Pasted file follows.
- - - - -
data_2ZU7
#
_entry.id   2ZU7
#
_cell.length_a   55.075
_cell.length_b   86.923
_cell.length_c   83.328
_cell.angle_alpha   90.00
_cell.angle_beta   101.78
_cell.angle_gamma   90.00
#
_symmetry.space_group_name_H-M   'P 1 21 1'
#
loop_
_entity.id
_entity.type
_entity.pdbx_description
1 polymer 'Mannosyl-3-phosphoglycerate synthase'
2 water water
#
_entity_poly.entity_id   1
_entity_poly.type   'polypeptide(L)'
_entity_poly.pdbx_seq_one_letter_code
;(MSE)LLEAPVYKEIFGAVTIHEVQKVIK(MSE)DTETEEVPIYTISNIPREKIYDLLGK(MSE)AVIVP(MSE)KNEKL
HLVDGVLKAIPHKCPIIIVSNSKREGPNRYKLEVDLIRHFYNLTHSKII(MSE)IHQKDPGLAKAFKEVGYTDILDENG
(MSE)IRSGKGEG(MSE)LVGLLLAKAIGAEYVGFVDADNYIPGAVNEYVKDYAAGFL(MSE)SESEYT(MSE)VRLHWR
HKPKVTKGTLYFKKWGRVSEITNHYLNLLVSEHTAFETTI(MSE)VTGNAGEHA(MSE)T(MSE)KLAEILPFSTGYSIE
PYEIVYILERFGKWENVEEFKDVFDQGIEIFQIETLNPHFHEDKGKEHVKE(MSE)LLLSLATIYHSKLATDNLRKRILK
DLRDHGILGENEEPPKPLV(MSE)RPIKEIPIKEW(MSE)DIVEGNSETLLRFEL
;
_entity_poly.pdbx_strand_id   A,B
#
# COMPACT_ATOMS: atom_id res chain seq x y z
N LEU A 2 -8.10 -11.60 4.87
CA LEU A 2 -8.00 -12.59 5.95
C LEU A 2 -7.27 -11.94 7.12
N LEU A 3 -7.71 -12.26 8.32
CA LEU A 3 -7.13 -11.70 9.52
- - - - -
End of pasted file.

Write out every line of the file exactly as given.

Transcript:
data_2ZU7
#
_entry.id   2ZU7
#
_cell.length_a   55.075
_cell.length_b   86.923
_cell.length_c   83.328
_cell.angle_alpha   90.00
_cell.angle_beta   101.78
_cell.angle_gamma   90.00
#
_symmetry.space_group_name_H-M   'P 1 21 1'
#
loop_
_entity.id
_entity.type
_entity.pdbx_description
1 polymer 'Mannosyl-3-phosphoglycerate synthase'
2 water water
#
_entity_poly.entity_id   1
_entity_poly.type   'polypeptide(L)'
_entity_poly.pdbx_seq_one_letter_code
;(MSE)LLEAPVYKEIFGAVTIHEVQKVIK(MSE)DTETEEVPIYTISNIPREKIYDLLGK(MSE)AVIVP(MSE)KNEKL
HLVDGVLKAIPHKCPIIIVSNSKREGPNRYKLEVDLIRHFYNLTHSKII(MSE)IHQKDPGLAKAFKEVGYTDILDENG
(MSE)IRSGKGEG(MSE)LVGLLLAKAIGAEYVGFVDADNYIPGAVNEYVKDYAAGFL(MSE)SESEYT(MSE)VRLHWR
HKPKVTKGTLYFKKWGRVSEITNHYLNLLVSEHTAFETTI(MSE)VTGNAGEHA(MSE)T(MSE)KLAEILPFSTGYSIE
PYEIVYILERFGKWENVEEFKDVFDQGIEIFQIETLNPHFHEDKGKEHVKE(MSE)LLLSLATIYHSKLATDNLRKRILK
DLRDHGILGENEEPPKPLV(MSE)RPIKEIPIKEW(MSE)DIVEGNSETLLRFEL
;
_entity_poly.pdbx_strand_id   A,B
#
# COMPACT_ATOMS: atom_id res chain seq x y z
N LEU A 2 -8.10 -11.60 4.87
CA LEU A 2 -8.00 -12.59 5.95
C LEU A 2 -7.27 -11.94 7.12
N LEU A 3 -7.71 -12.26 8.32
CA LEU A 3 -7.13 -11.70 9.52